A recent AIA report on architects’ progress toward the Institute's 2030 Commitment initiative found that the number of reported design projects meeting the carbon reduction target has increased by 200 percent from 2012. The AIA launched the program in 2009 as a voluntary initiative for firms and other entities in the built environment to pledge their advancement of the goal of achieving carbon neutral buildings by the year 2030. (The program differs from that of nonprofit organization Architecture 2030 in terms of scope—Architecture 2030 focuses on building energy consumption and greenhouse gas emissions, while the 2030 Commitment targets other issues as well).
The 2030 program measures energy efficiency by comparing predicted energy use intensity (pEUI) of buildings, or the anticipated building energy consumption of a project based on computer modeling. The pEUI is measured to a baseline of metered EUI values derived from 2001 and 2003 surveys of a representative sampling of U.S. building stock by the Energy Information Administration.
The U.S. Department of Energy's (DOE's) Commercial Buidlings Energy Consumption Survey (CBECS) 2003 database serves as a widely used baseline EUI for measuring operational energy use and reductions.
Reporting is also based on site EUI, which measures the energy used at the building site, as opposed to source EUI, which measures what's used not only at the building level, but also includes the energy consumed for electricity generation, transmission, and storage. The AIA's focus is on analyzing the anticipated energy performance by using a site EUI baseline (derived from CBECS or other national surveys) for the designs of AIA member firms.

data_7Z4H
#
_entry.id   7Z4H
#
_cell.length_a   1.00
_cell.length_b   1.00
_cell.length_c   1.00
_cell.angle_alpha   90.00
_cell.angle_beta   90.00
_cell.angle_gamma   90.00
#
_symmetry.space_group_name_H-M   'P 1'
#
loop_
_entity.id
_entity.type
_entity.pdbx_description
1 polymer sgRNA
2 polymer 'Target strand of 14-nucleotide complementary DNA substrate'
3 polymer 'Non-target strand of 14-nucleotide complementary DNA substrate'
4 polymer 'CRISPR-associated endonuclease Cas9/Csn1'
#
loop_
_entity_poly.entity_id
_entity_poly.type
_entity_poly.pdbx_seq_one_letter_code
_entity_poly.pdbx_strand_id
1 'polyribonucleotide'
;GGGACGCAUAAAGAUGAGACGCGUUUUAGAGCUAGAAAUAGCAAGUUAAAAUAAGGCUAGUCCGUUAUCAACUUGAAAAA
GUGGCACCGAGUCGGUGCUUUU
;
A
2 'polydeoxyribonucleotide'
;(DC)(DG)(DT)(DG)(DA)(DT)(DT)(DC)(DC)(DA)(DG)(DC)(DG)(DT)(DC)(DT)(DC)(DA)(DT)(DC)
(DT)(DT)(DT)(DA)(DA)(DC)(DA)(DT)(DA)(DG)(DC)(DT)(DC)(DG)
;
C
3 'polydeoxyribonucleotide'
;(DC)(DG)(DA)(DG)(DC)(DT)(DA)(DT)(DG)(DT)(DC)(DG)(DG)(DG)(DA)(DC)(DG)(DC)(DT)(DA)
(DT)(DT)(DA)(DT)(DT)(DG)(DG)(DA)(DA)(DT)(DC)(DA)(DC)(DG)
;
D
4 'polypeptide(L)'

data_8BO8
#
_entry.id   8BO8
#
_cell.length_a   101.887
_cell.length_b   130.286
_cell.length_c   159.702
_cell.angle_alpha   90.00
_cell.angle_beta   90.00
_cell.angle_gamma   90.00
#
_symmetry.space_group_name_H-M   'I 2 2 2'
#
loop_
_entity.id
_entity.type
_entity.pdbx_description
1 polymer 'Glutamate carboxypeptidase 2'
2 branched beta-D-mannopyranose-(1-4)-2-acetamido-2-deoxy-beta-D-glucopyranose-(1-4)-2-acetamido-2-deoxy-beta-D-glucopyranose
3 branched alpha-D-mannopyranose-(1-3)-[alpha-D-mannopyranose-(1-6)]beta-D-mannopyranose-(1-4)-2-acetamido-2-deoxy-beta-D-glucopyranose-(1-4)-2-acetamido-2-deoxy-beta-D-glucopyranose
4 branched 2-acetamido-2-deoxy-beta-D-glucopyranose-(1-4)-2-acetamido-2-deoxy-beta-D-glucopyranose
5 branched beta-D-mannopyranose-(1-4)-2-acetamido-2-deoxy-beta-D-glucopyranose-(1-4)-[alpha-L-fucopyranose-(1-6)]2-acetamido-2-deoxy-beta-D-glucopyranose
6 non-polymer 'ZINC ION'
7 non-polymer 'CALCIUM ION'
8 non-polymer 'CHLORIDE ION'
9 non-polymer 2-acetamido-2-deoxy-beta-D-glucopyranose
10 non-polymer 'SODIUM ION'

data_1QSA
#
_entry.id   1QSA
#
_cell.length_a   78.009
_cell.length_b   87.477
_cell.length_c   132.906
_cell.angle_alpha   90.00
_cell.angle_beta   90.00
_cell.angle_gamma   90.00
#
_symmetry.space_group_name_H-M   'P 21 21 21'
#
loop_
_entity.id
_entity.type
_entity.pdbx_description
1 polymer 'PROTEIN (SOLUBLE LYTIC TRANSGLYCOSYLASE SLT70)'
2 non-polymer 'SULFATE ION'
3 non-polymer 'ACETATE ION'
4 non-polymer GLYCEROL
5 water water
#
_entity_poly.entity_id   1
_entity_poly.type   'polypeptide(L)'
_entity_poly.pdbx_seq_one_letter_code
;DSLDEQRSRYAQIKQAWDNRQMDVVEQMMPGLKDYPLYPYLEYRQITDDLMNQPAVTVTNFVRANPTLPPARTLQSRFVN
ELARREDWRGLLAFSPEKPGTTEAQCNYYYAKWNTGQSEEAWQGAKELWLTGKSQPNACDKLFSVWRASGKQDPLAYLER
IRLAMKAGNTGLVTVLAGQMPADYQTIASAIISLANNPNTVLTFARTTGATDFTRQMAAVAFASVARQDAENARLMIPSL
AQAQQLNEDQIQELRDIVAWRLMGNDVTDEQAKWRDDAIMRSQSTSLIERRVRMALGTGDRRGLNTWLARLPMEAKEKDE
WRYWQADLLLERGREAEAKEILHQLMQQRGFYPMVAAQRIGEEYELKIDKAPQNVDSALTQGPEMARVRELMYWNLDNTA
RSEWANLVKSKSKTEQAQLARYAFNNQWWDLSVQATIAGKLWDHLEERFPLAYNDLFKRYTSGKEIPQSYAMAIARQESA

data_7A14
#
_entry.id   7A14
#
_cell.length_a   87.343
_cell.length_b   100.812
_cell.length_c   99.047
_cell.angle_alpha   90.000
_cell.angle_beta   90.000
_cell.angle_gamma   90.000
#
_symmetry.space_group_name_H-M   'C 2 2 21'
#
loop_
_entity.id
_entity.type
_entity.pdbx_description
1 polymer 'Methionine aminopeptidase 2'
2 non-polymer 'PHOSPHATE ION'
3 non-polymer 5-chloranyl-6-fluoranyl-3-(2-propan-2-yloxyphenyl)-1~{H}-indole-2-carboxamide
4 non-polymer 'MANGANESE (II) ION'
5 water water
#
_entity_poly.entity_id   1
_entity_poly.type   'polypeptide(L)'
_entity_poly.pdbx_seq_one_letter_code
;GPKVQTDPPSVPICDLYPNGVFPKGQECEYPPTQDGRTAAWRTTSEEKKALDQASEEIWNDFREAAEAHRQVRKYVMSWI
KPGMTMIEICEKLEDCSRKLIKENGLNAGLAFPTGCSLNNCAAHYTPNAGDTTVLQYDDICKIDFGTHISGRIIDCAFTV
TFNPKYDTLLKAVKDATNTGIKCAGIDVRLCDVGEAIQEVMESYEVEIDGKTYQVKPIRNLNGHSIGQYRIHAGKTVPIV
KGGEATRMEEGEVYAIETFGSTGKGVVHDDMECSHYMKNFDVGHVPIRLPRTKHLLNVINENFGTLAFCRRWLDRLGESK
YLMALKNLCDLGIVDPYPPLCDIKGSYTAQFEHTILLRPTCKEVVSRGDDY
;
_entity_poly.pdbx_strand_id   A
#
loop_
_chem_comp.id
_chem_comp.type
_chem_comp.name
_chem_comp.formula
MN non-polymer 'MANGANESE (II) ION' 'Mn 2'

"I think we accomplished the goal, which is to actually know what your projects predict and be able to review to drive decision-making in the future," said Keelan Kaiser, AIA, of Chicago-based Serena Sturm Architects, whose firm has submitted 10 to 15 projects to the program annually for the past four years.
The program’s goal increases the pEUI from the current target of 60 percent to 70 percent in 2015. Kaiser discussed the "plateau at 60 percent reduction" that he believes will make it difficult for Serena Sturm and other firms to achieve the goal of 70 percent reduction next year. "There are only so many things to do to a building [to make it energy efficient]," he said.
The report states that 99 firms submitted data in 2013, a 10 percent decrease from 2012 that the AIA attributes primarily to the time and effort involved in tracking and inputting project data. To make the process easier and more accessible, the AIA has partnered with the Department of Energy to create the 2030 Design Data Exchange, an online reporting tool for firms to track how their project data stacks up against other similar projects in the AIA 2030 Commitment database. The tool will be available by January 2015.
Other key findings from the AIA’s 2030 Commitment 2013 Progress Report, which looked at data from 2,464 projects and 1.6 billion gross square feet (GSF), include:
- Ninety-nine firms submitted reports, which is a 10 percent decrease from 2012.
- A total of 401 design projects meet the 60 percent carbon reduction target (a 200 percent increase from 2012).
- Participating firms reported a total of 73 net-zero projects, a 500 percent increase from 2012, .
- Firms used energy modeling to predict operational energy consumption in 66 percent of total GSF, which is up 14 percent from 2012.
- The average pEUI reduction reported by firms was 34 percent, a 3 percent decline from 2012.
- Firms reduced the lighting power density of interior projects by an average of 19 percent, a 2 percent improvement in performance from 2012.
- Seven percent of the total GSF in the database meets the current 60 percent carbon reduction target, which is down 7 percent from 2012.